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Campaign Brief (AUS/NZ) Online.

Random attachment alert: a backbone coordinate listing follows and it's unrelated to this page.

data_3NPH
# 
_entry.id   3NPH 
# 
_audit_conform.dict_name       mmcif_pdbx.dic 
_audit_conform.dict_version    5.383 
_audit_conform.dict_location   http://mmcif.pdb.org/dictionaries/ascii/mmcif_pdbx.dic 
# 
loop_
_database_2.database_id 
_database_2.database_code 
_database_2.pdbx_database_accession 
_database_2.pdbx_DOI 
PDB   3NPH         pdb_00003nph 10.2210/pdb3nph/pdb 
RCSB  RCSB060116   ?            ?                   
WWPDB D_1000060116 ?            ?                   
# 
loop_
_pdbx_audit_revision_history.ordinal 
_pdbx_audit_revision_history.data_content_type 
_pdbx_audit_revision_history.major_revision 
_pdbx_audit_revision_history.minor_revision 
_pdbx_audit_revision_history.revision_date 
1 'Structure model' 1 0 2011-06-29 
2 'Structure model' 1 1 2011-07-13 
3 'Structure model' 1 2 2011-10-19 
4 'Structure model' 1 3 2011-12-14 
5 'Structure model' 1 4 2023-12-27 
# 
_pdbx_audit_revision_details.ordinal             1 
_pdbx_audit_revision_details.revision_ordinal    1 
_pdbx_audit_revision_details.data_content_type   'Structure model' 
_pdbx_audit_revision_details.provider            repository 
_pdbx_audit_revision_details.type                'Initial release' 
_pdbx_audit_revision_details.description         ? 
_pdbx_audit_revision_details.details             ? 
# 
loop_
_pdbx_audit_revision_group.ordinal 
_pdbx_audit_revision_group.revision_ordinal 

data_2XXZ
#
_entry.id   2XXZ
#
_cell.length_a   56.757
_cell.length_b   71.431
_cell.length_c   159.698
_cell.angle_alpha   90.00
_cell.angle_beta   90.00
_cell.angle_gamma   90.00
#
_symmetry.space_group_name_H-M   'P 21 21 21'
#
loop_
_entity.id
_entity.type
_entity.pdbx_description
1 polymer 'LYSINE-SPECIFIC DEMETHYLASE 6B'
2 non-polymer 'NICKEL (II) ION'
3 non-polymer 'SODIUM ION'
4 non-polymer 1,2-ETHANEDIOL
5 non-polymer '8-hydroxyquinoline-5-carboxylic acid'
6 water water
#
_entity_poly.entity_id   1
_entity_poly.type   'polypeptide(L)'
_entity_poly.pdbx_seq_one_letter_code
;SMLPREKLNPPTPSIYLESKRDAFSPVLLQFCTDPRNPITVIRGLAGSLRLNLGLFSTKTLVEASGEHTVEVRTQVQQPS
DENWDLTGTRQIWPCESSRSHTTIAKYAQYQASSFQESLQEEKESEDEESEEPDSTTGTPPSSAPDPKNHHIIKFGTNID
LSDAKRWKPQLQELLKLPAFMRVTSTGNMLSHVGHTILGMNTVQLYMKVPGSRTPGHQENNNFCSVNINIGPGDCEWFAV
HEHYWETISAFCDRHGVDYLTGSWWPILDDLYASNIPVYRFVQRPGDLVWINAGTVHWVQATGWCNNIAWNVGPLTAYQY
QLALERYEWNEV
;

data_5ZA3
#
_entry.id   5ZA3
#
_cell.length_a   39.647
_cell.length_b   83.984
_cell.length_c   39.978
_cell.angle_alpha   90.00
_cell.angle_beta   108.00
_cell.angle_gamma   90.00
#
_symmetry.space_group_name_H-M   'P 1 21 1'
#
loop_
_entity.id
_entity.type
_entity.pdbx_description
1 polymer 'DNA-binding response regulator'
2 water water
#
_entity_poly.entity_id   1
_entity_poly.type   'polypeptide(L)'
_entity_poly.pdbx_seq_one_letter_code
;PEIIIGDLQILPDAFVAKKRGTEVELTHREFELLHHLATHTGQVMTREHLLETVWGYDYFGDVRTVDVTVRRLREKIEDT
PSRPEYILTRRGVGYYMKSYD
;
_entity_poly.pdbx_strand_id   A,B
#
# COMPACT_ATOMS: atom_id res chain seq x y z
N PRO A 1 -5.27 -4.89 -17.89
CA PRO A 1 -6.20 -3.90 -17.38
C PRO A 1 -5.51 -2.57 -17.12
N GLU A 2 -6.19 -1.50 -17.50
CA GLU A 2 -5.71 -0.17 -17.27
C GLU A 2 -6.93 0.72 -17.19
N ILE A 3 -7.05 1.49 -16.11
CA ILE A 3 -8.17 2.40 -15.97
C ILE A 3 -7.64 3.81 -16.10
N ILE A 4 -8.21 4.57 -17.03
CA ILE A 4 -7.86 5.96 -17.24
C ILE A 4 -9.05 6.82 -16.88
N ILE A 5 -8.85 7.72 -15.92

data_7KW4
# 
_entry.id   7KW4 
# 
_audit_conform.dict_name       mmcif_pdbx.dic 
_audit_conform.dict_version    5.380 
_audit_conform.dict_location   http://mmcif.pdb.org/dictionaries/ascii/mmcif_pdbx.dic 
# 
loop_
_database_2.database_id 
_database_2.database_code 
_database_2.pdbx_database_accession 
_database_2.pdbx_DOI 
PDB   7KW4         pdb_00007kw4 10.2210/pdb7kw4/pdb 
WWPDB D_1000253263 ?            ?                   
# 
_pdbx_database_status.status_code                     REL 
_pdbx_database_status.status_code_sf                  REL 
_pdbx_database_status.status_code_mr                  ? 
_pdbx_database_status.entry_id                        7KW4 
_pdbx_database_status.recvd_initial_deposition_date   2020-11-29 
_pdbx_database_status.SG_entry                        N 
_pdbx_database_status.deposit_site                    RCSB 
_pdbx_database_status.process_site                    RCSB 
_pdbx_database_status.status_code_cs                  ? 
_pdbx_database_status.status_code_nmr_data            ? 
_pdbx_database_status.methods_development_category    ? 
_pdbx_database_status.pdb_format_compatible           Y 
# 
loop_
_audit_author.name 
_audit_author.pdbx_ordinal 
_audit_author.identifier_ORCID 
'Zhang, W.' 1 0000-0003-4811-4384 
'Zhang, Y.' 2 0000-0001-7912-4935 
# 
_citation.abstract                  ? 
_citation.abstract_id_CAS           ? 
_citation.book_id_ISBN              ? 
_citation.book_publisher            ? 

Campaign Brief Magazine : September October 2007